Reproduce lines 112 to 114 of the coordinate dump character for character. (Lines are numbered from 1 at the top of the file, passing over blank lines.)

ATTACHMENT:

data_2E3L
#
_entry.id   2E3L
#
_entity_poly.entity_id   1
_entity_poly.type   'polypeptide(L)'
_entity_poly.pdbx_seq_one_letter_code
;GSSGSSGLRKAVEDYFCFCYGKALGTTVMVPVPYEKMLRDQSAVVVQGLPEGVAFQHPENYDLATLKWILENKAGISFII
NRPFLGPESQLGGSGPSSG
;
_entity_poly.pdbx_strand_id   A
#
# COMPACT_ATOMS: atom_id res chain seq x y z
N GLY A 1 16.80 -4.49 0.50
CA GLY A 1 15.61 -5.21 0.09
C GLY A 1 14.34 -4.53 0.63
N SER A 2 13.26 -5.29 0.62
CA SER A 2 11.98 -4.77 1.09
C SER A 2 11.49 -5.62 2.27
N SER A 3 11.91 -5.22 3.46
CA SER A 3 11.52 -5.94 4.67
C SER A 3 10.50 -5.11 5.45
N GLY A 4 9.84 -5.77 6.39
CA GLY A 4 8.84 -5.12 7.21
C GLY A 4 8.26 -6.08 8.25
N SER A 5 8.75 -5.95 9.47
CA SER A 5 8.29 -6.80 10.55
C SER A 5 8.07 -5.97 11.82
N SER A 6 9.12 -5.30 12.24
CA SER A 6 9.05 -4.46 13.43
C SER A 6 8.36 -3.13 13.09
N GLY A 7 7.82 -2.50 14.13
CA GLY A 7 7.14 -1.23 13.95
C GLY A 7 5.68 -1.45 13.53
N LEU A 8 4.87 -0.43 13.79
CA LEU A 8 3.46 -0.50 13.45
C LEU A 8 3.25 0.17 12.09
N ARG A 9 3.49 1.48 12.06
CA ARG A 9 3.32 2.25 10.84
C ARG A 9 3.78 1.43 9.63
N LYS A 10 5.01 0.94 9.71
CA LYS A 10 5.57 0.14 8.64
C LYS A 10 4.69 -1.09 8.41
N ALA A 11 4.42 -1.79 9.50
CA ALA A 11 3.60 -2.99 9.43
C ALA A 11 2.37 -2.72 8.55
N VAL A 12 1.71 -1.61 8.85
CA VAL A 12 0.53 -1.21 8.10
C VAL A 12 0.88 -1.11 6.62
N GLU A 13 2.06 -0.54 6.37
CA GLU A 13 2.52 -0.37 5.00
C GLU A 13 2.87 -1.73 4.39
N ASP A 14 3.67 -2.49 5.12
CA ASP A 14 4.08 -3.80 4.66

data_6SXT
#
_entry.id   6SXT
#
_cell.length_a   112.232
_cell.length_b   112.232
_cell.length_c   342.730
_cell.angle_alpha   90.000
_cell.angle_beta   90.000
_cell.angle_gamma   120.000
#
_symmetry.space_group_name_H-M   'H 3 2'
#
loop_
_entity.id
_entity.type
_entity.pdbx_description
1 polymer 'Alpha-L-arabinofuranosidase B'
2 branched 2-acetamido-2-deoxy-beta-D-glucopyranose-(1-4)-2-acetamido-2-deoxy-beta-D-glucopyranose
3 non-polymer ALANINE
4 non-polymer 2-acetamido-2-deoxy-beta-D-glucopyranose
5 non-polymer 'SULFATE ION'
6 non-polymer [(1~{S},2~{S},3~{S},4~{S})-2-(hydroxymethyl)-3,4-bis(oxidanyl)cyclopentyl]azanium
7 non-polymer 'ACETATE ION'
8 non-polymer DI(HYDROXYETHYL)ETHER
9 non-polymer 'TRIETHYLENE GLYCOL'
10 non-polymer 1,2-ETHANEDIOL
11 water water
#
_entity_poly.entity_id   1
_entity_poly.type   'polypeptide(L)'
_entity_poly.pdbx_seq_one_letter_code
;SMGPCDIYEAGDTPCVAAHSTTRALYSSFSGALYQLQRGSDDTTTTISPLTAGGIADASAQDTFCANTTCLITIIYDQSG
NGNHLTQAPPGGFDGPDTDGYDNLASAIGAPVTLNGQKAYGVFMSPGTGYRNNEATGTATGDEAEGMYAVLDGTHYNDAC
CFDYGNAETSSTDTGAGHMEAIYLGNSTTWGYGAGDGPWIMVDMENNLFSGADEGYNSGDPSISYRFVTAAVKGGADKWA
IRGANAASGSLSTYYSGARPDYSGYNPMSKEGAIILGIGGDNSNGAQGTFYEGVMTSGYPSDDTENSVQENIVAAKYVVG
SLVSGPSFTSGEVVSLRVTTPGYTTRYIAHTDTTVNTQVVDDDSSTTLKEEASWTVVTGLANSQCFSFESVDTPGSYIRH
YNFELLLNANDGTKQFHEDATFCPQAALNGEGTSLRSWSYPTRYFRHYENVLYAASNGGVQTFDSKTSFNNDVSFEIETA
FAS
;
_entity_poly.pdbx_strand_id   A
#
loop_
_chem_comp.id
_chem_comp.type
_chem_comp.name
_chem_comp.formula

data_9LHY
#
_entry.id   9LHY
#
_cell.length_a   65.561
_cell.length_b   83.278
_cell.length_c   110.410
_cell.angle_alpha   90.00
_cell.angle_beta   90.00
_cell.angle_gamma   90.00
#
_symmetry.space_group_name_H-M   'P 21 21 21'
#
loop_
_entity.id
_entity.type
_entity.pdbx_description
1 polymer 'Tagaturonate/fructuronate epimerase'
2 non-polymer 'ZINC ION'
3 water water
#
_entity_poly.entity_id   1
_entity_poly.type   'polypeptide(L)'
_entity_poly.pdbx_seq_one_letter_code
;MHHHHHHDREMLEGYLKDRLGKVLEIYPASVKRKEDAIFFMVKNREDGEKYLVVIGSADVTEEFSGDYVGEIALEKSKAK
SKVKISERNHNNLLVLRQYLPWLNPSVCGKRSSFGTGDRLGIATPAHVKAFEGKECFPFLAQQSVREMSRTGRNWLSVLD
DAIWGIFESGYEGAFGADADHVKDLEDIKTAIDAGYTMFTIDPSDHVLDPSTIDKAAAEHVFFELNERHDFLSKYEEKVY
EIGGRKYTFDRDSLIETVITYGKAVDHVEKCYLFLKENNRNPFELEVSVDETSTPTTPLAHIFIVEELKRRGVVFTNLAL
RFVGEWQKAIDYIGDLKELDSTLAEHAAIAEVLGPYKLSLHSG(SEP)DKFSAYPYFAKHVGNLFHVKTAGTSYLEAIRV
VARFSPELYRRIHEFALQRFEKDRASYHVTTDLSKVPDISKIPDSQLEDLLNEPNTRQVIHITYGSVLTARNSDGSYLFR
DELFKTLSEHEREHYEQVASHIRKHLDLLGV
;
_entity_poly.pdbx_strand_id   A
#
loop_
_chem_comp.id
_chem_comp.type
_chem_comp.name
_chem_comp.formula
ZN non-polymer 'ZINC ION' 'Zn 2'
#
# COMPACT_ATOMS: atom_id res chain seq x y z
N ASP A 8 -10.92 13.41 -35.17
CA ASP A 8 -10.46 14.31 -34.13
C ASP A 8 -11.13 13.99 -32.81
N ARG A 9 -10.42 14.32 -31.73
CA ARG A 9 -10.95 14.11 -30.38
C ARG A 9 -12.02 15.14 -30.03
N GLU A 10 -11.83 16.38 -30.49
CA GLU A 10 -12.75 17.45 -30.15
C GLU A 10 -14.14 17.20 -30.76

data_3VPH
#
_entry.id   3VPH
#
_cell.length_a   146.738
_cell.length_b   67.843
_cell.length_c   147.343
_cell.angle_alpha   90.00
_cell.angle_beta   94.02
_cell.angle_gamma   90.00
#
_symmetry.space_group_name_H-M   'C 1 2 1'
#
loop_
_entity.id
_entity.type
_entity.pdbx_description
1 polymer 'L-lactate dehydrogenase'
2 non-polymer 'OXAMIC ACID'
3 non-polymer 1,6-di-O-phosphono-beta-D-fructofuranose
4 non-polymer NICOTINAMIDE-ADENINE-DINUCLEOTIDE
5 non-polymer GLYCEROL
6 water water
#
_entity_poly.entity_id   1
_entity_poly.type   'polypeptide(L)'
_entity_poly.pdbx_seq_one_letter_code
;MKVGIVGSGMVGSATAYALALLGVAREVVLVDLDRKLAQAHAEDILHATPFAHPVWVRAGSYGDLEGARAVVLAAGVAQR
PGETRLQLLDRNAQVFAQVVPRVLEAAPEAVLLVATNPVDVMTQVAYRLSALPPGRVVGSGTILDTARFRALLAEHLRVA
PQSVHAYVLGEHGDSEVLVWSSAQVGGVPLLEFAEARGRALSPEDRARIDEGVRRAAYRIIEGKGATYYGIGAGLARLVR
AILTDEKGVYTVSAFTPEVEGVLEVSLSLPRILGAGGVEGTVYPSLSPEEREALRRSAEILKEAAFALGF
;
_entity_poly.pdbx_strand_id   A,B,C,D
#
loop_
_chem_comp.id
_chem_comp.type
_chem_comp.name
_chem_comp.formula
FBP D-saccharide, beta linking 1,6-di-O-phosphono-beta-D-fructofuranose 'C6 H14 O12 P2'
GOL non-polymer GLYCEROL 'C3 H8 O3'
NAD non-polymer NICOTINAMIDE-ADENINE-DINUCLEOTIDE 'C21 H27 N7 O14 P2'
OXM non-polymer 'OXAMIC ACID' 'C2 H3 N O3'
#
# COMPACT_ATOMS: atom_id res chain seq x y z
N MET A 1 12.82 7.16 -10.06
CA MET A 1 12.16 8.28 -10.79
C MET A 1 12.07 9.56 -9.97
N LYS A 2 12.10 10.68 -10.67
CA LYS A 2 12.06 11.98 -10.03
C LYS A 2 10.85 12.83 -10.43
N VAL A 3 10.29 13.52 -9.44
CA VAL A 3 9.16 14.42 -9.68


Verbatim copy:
#
_symmetry.space_group_name_H-M   'P 21 21 21'
#